2.8. Quantitative histological analysis

Images were analyzed using Adobe Photoshop CS6 by manual counting of individual CD11b+ cells and then colocalized with TSPO expression. Specifically, CD11b+ cells in which TSPO staining followed microglial cell body and at least one process were considered double positive. Given the extensive and confluent staining pattern of TSPO on endothelial PECAM1+ cells, it was not possible to count all TSPO+ cells in a given image. All counts are therefore expressed as % CD11b+ cells. No cells were found to be TSPO+ GFAP+, consistent with other publications.7,52

2.9. Statistical analysis

Statistical analysis was performed using IBM SPSS for mixed model analysis of TACs. Type III tests of fixed effects were used to determine differences in tracer kinetics of TACs from pilot dynamic PET imaging. Statistical analysis of all other data was performed using GraphPad Prism (version 7). Data are represented as mean + SEM in addition to individual values plotted for all bar graphs for full data transparency. For imaging and behavioral data, two-way analysis of variance with the Sidak multiple comparisons post hoc test, one-way analysis of variance with the Tukey multiple comparisons post hoc test, or unpaired t tests were used when appropriate to compare data in CRPS vs control mice, as indicated in supplemental Table 1 (available at and individual figure legends. P values < 0.05 in each set of data comparisons were considered statistically significant.

3. Results

3.1. Tibial fracture/casting recapitulates the signs of complex regional pain syndrome

Mice that underwent right hind limb tibial fracture followed by 21 days of casting developed the cardinal signs of CRPS including mechanical allodynia, increased paw edema and temperature, and decreased weight bearing on the injured paw (Fig. 2). Injured mice exhibited a decrease in the mechanical threshold on the ipsilateral paw compared with controls at 21 days (control 1.90 ± 0.16 g vs CRPS 0.22 ± 0.06 g; F(7,39) = 15.83; ****P < 0.0001) and 7 weeks (control 1.79 ± 0.09 g vs CRPS 0.34 ± 0.04 g; F(7,39) = 15.83; ****P < 0.0001) that resolved by 20 weeks after fracture (Fig. 2A). At the time of cast removal, ipsilateral paws were 0.5 mm thicker than contralateral paws while control mice had no difference in paw thickness (Fig. 2B, control 0.002 ± 0.02 mm vs CRPS 0.53 ± 0.03 mm; df = 10; ****P < 0.0001). The temperature difference between the ipsilateral and contralateral paws was significantly greater for injured mice compared with control mice (Fig. 2C, control 0.05 ± 0.08°C vs CRPS 1.12 ± 0.08°C; df = 10; ****P < 0.0001). The percent weight bearing on the ipsilateral paw was significantly decreased for fractured mice compared with controls at 21 days (Fig. 2D, control 99.7 ± 1.0% vs CRPS 54.5 ± 1.8%; df = 10; ****P < 0.0001).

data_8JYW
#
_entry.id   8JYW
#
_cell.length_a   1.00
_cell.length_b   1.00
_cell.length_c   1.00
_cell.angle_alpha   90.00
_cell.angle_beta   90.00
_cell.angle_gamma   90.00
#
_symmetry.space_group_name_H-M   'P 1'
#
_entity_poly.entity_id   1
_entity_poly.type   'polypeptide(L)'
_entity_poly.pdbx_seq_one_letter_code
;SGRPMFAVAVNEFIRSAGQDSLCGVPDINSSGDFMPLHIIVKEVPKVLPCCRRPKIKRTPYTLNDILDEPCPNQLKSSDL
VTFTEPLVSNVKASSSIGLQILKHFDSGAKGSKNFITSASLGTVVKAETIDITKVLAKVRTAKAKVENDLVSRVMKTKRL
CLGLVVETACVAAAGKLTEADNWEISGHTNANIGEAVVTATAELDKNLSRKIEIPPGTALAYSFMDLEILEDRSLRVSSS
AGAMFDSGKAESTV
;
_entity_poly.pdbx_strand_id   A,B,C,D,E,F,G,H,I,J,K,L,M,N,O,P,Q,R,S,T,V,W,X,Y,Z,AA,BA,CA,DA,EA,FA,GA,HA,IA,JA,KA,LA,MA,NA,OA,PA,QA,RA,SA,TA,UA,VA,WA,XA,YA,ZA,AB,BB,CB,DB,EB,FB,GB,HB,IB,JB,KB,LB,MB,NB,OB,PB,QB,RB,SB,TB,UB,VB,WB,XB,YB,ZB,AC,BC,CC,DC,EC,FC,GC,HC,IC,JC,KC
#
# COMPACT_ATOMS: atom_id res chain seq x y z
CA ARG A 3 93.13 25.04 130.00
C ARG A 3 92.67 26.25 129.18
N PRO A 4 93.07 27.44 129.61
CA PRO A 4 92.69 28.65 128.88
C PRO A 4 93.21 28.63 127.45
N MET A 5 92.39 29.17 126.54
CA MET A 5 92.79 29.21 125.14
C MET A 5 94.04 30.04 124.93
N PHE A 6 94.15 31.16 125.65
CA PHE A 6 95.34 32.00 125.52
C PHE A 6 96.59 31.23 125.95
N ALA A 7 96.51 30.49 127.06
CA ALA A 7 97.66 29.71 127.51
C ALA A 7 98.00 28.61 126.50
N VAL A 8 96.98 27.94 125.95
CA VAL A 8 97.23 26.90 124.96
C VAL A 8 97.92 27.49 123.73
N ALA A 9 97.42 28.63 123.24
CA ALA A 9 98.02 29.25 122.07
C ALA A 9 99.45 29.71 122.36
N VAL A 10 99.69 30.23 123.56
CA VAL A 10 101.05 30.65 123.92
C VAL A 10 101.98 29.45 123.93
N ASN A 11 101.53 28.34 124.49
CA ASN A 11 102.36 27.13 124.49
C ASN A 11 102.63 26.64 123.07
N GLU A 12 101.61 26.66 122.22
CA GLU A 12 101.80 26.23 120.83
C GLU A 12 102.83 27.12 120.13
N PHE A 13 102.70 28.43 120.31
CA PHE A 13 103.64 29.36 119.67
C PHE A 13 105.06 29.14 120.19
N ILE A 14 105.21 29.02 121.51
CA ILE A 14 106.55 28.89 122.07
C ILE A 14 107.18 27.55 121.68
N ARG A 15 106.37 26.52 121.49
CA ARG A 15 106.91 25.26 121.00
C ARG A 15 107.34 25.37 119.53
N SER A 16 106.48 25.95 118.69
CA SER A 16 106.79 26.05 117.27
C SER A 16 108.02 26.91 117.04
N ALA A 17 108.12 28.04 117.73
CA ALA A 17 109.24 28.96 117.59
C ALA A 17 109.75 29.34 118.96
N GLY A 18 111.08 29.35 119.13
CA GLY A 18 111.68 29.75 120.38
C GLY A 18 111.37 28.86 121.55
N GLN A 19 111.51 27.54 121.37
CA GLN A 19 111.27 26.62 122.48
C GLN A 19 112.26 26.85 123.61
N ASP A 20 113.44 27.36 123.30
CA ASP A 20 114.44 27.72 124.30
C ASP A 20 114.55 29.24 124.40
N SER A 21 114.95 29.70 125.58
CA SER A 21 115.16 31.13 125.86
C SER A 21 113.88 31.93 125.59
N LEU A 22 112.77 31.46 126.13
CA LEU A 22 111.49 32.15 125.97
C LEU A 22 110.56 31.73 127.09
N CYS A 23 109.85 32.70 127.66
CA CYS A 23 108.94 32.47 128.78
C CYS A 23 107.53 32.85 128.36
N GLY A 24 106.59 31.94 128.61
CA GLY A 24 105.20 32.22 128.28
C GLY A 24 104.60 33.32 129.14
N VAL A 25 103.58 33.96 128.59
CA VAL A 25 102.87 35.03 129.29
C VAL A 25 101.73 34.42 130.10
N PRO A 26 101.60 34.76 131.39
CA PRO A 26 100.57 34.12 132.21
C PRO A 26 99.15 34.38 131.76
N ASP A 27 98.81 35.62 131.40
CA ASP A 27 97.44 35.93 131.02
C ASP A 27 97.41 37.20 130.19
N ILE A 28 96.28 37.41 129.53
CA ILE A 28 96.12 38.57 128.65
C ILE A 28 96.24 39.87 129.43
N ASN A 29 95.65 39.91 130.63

Figure 2.
Figure 2.:
Tibial fracture/casting recapitulates the cardinal signs of CRPS. At the time of cast removal, injured mice exhibit a decreased threshold to mechanical stimulation (A), which is significantly different from uninjured controls at 21 days and 7 weeks after injury (****P < 0.0001) and recovered to baseline at 20 weeks. Data are presented as mean ± SEM (n = 6 control and n = 6 CRPS followed longitudinally). (B) After cast removal, mice demonstrate increased ipsilateral paw thickness (****P < 0.0001) and (C) increased ipsilateral limb temperature (****P < 0.0001), relative to uninjured control mice. (D) Mice further display decreased weight bearing on their affected limb compared with uninjured control (****P < 0.0001). Individual data points are shown in addition to mean + SEM (n = 6 control and n = 6 CRPS at 21 days after injury). One-way ANOVA with the Tukey multiple comparisons post hoc test (A) and unpaired t tests (B–D) were used. ANOVA, analysis of variance; CRPS, complex regional pain syndrome.

3.2. Dynamic positron emission tomography time activity curves show differences in tracer uptake after injury

Time activity curves from dynamic scans of control and fractured mice at 7 days after fracture revealed markedly increased uptake of [18F]GE-180 in the spinal cord and brain of fractured mice compared with control littermates but with no significant differences in trajectory of tracer kinetics between the groups (supplemental Figure 1, available at The 50- to 60-minute timepoint following tracer administration was chosen for subsequent static scans to ensure tracer uptake values were not influenced by nonspecific binding or blood pool.